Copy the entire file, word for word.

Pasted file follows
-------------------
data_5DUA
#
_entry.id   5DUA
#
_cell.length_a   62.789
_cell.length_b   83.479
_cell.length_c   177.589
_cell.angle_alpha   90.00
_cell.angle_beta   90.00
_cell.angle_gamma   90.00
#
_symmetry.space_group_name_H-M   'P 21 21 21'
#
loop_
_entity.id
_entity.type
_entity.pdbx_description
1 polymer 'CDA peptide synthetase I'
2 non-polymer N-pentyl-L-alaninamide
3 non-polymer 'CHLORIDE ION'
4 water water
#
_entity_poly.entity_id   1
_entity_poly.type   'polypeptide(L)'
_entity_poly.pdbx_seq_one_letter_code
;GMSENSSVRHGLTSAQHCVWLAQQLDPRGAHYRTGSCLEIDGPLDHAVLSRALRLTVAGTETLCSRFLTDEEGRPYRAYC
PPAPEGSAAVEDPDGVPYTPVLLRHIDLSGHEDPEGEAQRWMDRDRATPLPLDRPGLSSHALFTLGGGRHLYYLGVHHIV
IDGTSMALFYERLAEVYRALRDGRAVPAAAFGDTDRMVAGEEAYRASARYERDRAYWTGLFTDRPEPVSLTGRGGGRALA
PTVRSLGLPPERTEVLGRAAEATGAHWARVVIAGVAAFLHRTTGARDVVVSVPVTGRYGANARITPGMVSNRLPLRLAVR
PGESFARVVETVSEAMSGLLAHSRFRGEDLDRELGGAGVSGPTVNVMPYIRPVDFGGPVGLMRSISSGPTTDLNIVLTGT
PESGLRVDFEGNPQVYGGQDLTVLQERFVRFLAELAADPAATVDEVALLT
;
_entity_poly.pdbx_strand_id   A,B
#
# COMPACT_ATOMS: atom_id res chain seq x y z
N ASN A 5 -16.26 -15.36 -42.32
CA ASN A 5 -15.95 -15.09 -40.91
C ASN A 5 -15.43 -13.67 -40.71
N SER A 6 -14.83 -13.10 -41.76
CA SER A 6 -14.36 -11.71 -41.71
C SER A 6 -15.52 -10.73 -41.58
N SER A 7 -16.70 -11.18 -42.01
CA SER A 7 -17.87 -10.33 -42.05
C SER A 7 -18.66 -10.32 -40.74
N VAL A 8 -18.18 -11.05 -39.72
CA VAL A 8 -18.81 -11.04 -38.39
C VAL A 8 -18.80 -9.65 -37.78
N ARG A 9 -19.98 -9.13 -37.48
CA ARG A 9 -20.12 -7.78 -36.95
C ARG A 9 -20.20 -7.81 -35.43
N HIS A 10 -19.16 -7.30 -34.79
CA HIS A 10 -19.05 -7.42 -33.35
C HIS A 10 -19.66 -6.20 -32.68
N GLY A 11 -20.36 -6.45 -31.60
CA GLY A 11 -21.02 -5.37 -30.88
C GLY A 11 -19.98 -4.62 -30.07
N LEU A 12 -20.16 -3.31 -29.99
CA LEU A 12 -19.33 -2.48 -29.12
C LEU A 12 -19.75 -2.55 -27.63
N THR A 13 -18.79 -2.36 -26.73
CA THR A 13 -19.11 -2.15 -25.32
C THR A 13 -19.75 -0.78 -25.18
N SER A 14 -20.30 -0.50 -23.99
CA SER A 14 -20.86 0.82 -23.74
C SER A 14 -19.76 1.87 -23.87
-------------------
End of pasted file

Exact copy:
data_5DUA
#
_entry.id   5DUA
#
_cell.length_a   62.789
_cell.length_b   83.479
_cell.length_c   177.589
_cell.angle_alpha   90.00
_cell.angle_beta   90.00
_cell.angle_gamma   90.00
#
_symmetry.space_group_name_H-M   'P 21 21 21'
#
loop_
_entity.id
_entity.type
_entity.pdbx_description
1 polymer 'CDA peptide synthetase I'
2 non-polymer N-pentyl-L-alaninamide
3 non-polymer 'CHLORIDE ION'
4 water water
#
_entity_poly.entity_id   1
_entity_poly.type   'polypeptide(L)'
_entity_poly.pdbx_seq_one_letter_code
;GMSENSSVRHGLTSAQHCVWLAQQLDPRGAHYRTGSCLEIDGPLDHAVLSRALRLTVAGTETLCSRFLTDEEGRPYRAYC
PPAPEGSAAVEDPDGVPYTPVLLRHIDLSGHEDPEGEAQRWMDRDRATPLPLDRPGLSSHALFTLGGGRHLYYLGVHHIV
IDGTSMALFYERLAEVYRALRDGRAVPAAAFGDTDRMVAGEEAYRASARYERDRAYWTGLFTDRPEPVSLTGRGGGRALA
PTVRSLGLPPERTEVLGRAAEATGAHWARVVIAGVAAFLHRTTGARDVVVSVPVTGRYGANARITPGMVSNRLPLRLAVR
PGESFARVVETVSEAMSGLLAHSRFRGEDLDRELGGAGVSGPTVNVMPYIRPVDFGGPVGLMRSISSGPTTDLNIVLTGT
PESGLRVDFEGNPQVYGGQDLTVLQERFVRFLAELAADPAATVDEVALLT
;
_entity_poly.pdbx_strand_id   A,B
#
# COMPACT_ATOMS: atom_id res chain seq x y z
N ASN A 5 -16.26 -15.36 -42.32
CA ASN A 5 -15.95 -15.09 -40.91
C ASN A 5 -15.43 -13.67 -40.71
N SER A 6 -14.83 -13.10 -41.76
CA SER A 6 -14.36 -11.71 -41.71
C SER A 6 -15.52 -10.73 -41.58
N SER A 7 -16.70 -11.18 -42.01
CA SER A 7 -17.87 -10.33 -42.05
C SER A 7 -18.66 -10.32 -40.74
N VAL A 8 -18.18 -11.05 -39.72
CA VAL A 8 -18.81 -11.04 -38.39
C VAL A 8 -18.80 -9.65 -37.78
N ARG A 9 -19.98 -9.13 -37.48
CA ARG A 9 -20.12 -7.78 -36.95
C ARG A 9 -20.20 -7.81 -35.43
N HIS A 10 -19.16 -7.30 -34.79
CA HIS A 10 -19.05 -7.42 -33.35
C HIS A 10 -19.66 -6.20 -32.68
N GLY A 11 -20.36 -6.45 -31.60
CA GLY A 11 -21.02 -5.37 -30.88
C GLY A 11 -19.98 -4.62 -30.07
N LEU A 12 -20.16 -3.31 -29.99
CA LEU A 12 -19.33 -2.48 -29.12
C LEU A 12 -19.75 -2.55 -27.63
N THR A 13 -18.79 -2.36 -26.73
CA THR A 13 -19.11 -2.15 -25.32
C THR A 13 -19.75 -0.78 -25.18
N SER A 14 -20.30 -0.50 -23.99
CA SER A 14 -20.86 0.82 -23.74
C SER A 14 -19.76 1.87 -23.87